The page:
This word is hardly new, since it was used by J R R Tolkien at the beginning of the first volume of the Lord of the Rings, published in 1954. As with so many unfamiliar words in his works, he derived it from Old English, in this case the one usually written maðm, “a precious thing, treasure, valuable gift”, that was current in about the year 1000. Following Tolkien, it has gained significant currency online and in a few printed sources. To define the modern meaning, I can do no better than quote Professor Tolkien’s own words: “Anything that Hobbits had no immediate use for, but were unwilling to throw away, they called a mathom. Their dwellings were apt to become rather crowded with mathoms, and many of the presents that passed from hand to hand were of that sort”. It’s a useful little word for which there seems no simple alternative and now that we have come across it, mathom will no doubt become part of our family’s standard vocabulary, since we have an attic full of the stuff.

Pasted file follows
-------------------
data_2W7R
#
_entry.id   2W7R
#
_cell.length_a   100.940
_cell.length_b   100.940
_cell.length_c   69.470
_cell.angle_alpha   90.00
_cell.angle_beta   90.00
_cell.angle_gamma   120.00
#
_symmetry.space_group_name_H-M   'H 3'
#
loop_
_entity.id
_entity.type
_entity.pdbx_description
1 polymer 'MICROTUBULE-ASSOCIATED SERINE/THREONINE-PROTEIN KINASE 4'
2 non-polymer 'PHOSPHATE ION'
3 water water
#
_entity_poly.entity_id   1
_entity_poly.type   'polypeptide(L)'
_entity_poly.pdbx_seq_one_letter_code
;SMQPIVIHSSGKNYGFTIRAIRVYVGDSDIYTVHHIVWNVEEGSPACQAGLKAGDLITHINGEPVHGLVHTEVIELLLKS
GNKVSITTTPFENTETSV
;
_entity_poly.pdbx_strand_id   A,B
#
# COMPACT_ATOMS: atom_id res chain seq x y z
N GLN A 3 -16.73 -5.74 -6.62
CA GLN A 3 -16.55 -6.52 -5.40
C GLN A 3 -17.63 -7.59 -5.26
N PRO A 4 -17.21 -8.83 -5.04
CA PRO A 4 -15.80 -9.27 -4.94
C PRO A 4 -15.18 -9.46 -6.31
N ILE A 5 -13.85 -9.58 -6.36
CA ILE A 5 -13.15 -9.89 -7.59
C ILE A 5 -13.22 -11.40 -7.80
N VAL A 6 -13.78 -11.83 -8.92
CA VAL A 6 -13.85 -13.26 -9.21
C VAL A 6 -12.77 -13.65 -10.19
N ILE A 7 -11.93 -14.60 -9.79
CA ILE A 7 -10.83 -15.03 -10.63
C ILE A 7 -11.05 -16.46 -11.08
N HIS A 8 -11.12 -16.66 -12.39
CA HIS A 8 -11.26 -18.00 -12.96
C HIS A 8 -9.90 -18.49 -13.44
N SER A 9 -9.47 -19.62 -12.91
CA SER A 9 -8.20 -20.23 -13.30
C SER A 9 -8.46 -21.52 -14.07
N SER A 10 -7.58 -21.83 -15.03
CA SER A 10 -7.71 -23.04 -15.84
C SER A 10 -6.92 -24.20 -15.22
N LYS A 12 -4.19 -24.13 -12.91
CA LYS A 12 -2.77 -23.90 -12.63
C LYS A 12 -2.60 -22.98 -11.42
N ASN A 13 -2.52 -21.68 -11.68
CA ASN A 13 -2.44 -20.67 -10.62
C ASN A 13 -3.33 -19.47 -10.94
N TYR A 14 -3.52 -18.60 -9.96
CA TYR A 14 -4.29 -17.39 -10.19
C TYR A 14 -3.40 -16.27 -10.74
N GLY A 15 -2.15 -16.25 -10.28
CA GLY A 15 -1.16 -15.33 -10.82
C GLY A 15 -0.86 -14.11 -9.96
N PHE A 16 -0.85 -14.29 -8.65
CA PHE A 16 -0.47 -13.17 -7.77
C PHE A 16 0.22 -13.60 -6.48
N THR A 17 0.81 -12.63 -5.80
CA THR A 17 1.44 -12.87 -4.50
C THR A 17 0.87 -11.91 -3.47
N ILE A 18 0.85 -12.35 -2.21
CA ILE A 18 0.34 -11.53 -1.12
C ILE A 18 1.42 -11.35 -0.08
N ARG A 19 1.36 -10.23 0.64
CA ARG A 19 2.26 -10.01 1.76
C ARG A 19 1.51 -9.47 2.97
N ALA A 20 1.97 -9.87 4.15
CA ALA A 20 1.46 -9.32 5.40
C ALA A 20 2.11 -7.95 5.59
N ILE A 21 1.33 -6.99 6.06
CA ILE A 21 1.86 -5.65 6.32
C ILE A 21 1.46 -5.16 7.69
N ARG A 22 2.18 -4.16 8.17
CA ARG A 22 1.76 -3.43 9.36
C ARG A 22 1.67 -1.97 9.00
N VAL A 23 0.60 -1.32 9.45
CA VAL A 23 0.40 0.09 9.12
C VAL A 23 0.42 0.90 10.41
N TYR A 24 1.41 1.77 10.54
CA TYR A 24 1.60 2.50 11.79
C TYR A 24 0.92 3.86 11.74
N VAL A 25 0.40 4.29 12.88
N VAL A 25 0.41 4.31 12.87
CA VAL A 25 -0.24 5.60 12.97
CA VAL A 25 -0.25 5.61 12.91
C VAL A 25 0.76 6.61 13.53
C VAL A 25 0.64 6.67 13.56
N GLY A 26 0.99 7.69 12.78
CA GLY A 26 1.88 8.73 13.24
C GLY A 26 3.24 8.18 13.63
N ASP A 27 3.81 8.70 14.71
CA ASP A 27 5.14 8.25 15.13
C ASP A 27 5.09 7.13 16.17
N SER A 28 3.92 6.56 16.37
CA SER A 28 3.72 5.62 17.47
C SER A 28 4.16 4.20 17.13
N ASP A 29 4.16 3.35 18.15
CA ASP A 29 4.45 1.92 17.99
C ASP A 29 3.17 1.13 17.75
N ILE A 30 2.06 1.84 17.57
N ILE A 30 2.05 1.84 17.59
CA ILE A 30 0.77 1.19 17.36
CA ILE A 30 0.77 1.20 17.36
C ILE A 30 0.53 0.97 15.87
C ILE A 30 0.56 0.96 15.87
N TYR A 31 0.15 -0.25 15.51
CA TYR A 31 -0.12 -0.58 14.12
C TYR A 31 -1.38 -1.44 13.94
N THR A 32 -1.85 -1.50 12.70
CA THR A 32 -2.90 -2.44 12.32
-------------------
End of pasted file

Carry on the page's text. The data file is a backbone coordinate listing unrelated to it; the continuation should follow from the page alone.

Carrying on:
Search World Wide Words
Recently added or updated
Lame duck; But and ben; Logomaniac; Type louse; Corium; Lie Doggo; Fewmet; Dingbat; Kibosh; Caucus; Oryzivorous; Kick the bucket; Satisficer; Beside oneself; Words of the Year 2015; Peradventure; Sconce; Orchidelirium; How’s your father; Goon; Emoji; Thank your mother for the rabbits; Nonplussed; Bob’s-a-dying; Methinks; Bill of goods.